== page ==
“I’m not doing this. Not anymore. Fuck you!” and I hung up, sobbing. Jack had heard the yelling and came in to the bedroom where I was, with my hands over my face.
“He’s crazy! He insisted I disinvite Marc and made all these bizarre accusations. I’m at the end, really the end. I don’t know what to do anymore. He’s so awful. All I’ve done since college is try to get through to him, try to come to some sort of peace with him.”
Jack put his hand on my shoulder. “I want you to do something. Come over here and look in the mirror. Look.”
I did. My face was swollen from crying: ugly, worked over, red, and tired. I looked into my own eyes, the only part of my face I recognized.
Jack said “You’ve spent your whole life trying with him. Look at yourself. It’s okay to be done. Be done, Becca.”
I wasn’t ready to tell my father not to come to the wedding. Even though he had become increasingly unstable and abusive, if he wasn’t there, my whole extended family would focus on his absence. He would hide it from them anyway. We had kept such a big secret from them for so many years, I didn’t want his absence at my wedding to be the forum for revealing the man my father was. So Jack and I came up with a solution.
A few days after the argument with my father Jack called him and told him the only way he was invited to the wedding was as an appreciative guest, and that he would be asked to leave if he caused any trouble.
Miraculously, he faded in to the background and our day was our day. The ceremony was small and intimate. The moment after we kissed, our witness presented us with a glass to break. It was a somewhat sexist tradition, as the man was always the one to break the glass, but somehow it didn’t feel like a Jewish wedding until the glass was broken. It had taken Jack and I awhile to find a way to keep it in.
At first, I fantasized about breaking it myself, and slipping on a combat boot to do it. But I realized it wasn’t a guerilla theater performance, it was a wedding. I wanted to wear my own shoes, a pair that matched my sundress. Finally, we decided to get a long champagne flute, one that would allow both of us to break the glass, together. My maternal grandmother still talks about the moment when she saw my “little foot fly”. It was a first for our family, a truly independent woman. The reception was a dream-time. The crowd lifted us up on chairs as we danced to Hava Nagila. Love seeped in like heat through my skin.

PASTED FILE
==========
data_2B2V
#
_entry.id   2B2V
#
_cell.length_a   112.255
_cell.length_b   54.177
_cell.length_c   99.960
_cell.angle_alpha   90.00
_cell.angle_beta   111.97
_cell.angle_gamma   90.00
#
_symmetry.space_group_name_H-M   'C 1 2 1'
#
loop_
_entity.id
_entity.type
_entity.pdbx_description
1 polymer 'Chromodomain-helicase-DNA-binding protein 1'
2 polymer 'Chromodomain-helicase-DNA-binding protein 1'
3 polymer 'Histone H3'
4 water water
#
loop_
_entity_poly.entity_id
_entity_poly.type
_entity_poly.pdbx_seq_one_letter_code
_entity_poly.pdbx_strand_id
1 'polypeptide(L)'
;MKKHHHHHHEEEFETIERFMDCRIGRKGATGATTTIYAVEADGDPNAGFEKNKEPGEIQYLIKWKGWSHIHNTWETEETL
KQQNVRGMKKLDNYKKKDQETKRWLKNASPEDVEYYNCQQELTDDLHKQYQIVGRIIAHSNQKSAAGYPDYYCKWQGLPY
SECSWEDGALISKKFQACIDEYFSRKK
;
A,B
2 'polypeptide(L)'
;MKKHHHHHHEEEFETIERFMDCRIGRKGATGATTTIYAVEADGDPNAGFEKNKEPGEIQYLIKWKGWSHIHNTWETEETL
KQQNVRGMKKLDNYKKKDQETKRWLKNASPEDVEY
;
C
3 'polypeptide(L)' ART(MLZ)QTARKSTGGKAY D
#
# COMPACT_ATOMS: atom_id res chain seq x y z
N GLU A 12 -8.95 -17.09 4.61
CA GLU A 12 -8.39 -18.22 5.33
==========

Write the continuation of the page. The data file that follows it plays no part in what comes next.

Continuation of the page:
Days after the wedding, I wrote my dad a letter ending all contact with him. A couple months later we moved to San Francisco so I could pursue graduate work and Jack could grow his start-up. The letter to Dad did not include my new address or phone number. In the days after I sent the letter I felt safe, free.
Now, I see that saying goodbye to my father was my way of letting the idea of becoming pregnant into my heart. I needed to embrace that scared girl, make her safe, to let a new life in. Conceiving a child is not just a physical act– I needed to make room in my mind and heart as well as my body. I wanted to be free to experience the love I was beginning to see could be a constant in my life. A year later we were pregnant with Simon.
Now, as my postpartum depression was becoming a memory, I wanted to be ready to let life in again. I felt stronger. Strong enough to dream about welcoming another baby into the world. Maybe it was time to take another step forward. To put my relationship with my dad to rest and let my life expand into the space I was creating.